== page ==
When Philippe Le Gal brought his oysters to market this weekend, he expected them to sell quickly. It was, after all, New Year's Eve, a day when the delicacies are a crucial ingredient for champagne-soaked celebrations in French homes and restaurants.
But not this time.
"We barely sold 10 percent, almost nothing," says the oyster farmer.
The reason consumers are shunning French oysters is a health scare that hit the industry last week, when local authorities in the Gironde region observed a wave of gastroenteritis cases due to food poisoning.
An investigation identified as the culprit the norovirus -- a highly contagious virus causing vomiting and diarrhoea -- detected in oysters from the Arcachon Bay west of Bordeaux on France's southwestern Atlantic coast.
The authorities quickly banned the harvesting and sale of oysters from the area, and from two other oyster production sites further north, Calvados and Manche, "until further notice".
They also told producers there to stop selling the oysters already harvested, and consumers to return them urgently.
The contamination was a result of flooding in waste water treatment plants due to high rain water levels, which pushed untreated waste water into the ocean where it contaminated the oysters.
The authorities promised they would lift the ban "as soon as the sanitary quality of the shellfish is completely satisfactory again".
But the local shellfish producer association warned that "an economic crisis without precedent" was descending on the sector fast.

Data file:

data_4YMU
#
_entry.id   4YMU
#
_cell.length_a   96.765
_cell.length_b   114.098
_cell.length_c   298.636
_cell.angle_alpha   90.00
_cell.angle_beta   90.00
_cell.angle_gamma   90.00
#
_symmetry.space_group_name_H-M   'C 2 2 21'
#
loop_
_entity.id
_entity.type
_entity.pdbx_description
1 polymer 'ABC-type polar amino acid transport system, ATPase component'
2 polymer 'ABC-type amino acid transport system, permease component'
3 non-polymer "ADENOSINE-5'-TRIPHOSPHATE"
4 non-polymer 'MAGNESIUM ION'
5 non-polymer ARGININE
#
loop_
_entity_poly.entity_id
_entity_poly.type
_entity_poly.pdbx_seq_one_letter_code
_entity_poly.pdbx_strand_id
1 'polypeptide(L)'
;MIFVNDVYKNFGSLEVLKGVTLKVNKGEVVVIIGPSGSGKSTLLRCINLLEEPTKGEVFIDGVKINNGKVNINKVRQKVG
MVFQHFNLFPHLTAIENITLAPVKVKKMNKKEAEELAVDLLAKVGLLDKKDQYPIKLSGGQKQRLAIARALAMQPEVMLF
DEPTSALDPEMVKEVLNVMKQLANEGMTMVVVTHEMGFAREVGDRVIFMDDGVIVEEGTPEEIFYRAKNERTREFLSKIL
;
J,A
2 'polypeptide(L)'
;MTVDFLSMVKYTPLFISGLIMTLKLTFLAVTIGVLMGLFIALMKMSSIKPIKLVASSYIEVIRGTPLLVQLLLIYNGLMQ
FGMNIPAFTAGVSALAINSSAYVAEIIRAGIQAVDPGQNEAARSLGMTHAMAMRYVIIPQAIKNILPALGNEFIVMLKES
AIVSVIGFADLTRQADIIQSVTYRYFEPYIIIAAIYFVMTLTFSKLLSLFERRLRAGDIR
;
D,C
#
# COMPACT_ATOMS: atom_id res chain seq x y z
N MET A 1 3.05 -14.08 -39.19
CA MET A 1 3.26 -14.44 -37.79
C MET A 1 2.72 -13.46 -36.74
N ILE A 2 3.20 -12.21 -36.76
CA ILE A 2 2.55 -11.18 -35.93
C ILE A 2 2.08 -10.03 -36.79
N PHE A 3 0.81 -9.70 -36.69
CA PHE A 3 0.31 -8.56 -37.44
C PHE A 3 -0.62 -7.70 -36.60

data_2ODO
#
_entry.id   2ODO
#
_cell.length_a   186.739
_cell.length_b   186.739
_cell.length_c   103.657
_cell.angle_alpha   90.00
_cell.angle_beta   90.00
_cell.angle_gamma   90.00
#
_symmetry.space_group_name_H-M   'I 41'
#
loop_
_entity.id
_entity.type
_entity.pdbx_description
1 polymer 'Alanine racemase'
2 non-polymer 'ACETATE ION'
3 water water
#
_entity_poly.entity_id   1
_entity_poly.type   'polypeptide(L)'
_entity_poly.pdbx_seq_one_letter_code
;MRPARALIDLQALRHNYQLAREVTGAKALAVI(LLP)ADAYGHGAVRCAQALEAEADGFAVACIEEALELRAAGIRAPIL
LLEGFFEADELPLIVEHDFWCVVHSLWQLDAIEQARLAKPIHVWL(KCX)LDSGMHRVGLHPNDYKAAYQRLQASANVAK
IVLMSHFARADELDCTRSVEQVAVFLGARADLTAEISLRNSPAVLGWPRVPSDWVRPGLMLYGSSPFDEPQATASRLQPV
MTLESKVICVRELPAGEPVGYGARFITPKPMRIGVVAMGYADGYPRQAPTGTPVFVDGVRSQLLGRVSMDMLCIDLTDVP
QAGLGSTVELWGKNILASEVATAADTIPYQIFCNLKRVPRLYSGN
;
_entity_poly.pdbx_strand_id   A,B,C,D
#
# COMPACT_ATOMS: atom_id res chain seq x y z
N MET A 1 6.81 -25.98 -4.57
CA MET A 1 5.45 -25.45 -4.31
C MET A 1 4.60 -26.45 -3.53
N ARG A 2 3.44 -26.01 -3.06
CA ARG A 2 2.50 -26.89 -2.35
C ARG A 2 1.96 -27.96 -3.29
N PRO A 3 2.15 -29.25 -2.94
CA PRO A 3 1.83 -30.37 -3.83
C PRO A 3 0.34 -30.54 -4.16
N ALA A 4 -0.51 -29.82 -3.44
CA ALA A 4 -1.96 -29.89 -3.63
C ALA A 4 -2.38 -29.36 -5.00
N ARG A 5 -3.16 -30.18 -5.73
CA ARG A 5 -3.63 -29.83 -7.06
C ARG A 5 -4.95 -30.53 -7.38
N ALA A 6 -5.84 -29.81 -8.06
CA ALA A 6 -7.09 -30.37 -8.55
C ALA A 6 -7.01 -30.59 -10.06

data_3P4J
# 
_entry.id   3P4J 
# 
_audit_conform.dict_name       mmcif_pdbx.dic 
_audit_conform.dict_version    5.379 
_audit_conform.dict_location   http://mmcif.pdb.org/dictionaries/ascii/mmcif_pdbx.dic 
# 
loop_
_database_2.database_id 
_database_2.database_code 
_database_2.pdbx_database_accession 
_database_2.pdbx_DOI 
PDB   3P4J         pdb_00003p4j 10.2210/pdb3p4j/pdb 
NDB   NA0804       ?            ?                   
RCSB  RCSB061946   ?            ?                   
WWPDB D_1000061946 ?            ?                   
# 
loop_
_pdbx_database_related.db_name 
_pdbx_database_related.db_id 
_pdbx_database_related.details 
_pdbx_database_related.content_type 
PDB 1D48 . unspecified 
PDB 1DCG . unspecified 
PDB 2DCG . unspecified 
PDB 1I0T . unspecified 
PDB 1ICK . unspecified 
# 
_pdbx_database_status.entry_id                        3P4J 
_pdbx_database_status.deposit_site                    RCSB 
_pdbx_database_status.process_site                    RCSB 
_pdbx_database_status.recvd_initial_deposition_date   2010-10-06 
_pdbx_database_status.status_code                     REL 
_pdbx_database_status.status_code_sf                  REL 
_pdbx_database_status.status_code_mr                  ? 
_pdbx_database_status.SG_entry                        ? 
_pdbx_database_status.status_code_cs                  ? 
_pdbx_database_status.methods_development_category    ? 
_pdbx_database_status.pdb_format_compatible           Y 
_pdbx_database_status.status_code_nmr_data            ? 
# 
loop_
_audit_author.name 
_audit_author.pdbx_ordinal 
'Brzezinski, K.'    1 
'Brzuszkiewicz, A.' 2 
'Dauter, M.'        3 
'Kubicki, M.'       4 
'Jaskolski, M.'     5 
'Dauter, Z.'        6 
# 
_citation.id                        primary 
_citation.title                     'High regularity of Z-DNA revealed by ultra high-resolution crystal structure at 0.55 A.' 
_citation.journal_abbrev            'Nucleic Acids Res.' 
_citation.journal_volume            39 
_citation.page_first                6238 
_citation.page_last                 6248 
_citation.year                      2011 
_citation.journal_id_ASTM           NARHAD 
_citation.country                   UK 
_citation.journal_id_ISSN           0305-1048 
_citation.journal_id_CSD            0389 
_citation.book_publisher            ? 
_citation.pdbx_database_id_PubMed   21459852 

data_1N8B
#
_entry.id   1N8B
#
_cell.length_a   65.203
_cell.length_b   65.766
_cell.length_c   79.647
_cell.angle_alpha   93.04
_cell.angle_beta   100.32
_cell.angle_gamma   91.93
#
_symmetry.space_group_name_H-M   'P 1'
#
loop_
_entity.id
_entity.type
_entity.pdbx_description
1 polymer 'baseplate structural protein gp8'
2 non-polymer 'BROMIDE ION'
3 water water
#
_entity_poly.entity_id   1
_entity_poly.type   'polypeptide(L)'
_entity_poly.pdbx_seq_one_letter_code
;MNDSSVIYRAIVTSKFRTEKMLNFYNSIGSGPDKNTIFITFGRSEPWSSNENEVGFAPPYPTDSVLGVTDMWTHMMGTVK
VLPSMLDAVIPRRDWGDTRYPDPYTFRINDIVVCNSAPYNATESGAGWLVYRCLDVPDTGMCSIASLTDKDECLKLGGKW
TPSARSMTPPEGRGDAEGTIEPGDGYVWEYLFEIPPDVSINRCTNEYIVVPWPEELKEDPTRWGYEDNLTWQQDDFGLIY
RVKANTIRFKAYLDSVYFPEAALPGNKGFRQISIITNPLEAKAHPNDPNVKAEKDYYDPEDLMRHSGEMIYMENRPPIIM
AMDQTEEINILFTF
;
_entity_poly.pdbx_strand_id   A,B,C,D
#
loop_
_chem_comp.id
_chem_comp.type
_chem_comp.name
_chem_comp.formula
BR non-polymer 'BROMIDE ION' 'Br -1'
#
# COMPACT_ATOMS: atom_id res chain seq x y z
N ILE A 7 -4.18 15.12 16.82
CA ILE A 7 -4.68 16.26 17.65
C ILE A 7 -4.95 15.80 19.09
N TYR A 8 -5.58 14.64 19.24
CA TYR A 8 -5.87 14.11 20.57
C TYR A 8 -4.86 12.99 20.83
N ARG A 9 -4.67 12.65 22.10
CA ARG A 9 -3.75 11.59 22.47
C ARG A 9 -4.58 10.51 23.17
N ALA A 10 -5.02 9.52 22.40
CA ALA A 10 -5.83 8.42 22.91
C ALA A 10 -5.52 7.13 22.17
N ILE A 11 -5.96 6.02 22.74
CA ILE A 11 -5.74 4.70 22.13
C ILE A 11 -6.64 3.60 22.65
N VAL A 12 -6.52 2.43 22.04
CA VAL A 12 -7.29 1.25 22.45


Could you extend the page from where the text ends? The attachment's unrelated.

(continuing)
"People are panicking," said Le Gal, who is also president of the National Shellfish Farming Federation.
"They have stopped buying," he said. "It's a catastrophe."
Le Gal said less than 10 percent of France's overall oyster production is affected by contamination, representing around 8,000 tonnes per year.
But the impact has rippled across the entire industry.
Philippe Morandeau, who runs the regional shellfish producers association in the western region of Charente-Maritime, said he too suffered a collapse in sales although his region has not been affected by any contamination.
"I was on a market in La Pallice, near La Rochelle, and my sales were down by 25 to 30 percent compared with previous years," he says.
Producers point out that the contaminations are not their fault, but down to insufficient waste water treatment capacity which is the responsibility of local authorities.
"The biggest factor is indeed investment by local authorities in waste water treatment," acknowledged the French government's junior minister for maritime affairs, Herve Berville.
"The temporary bans are not linked to the work of shellfish farmers. They are linked to viruses, not the quality of the oysters," he told regional daily Ouest France at the weekend.
Oyster farmers feel they are victims of what they say are decades of under-investment in water water facilities.
"This has happened to us twice in two years. This is not just a glitch," said Olivier Laban, an oyster farmer who also runs the regional shellfish producer association in Arcachon, the main target area for the ban.
"This can't go on," he says.
Berville promised that the government would sit down with local authorities "to accelerate investments where necessary".
The oyster industry's 375 production sites in France make it “an essential sector for the local economy”, he said.
"We want to protect consumers as well as reassure French people concerning the unaffected sites," he said.
The government was, he added, ready to help offset losses sustained by farmers.
But beyond the devastating financial impact of the health measures and their fallout, oyster producers also worry about the reputational damage they say will be even harder to repair.
"With every announcement they see on television, people cancel their orders," said Morandeau.
"People just see the word 'oyster' in a headline and don't pay attention to any geographical distinction," he said.
Le Gal said what he called "scare-mongering" may even remove oysters from French tables indefinitely.
France is Europe's biggest producer of oysters as well as the continent's biggest consumer.
It is the fifth largest producer in the world, after China, South Korea, Japan and the United States.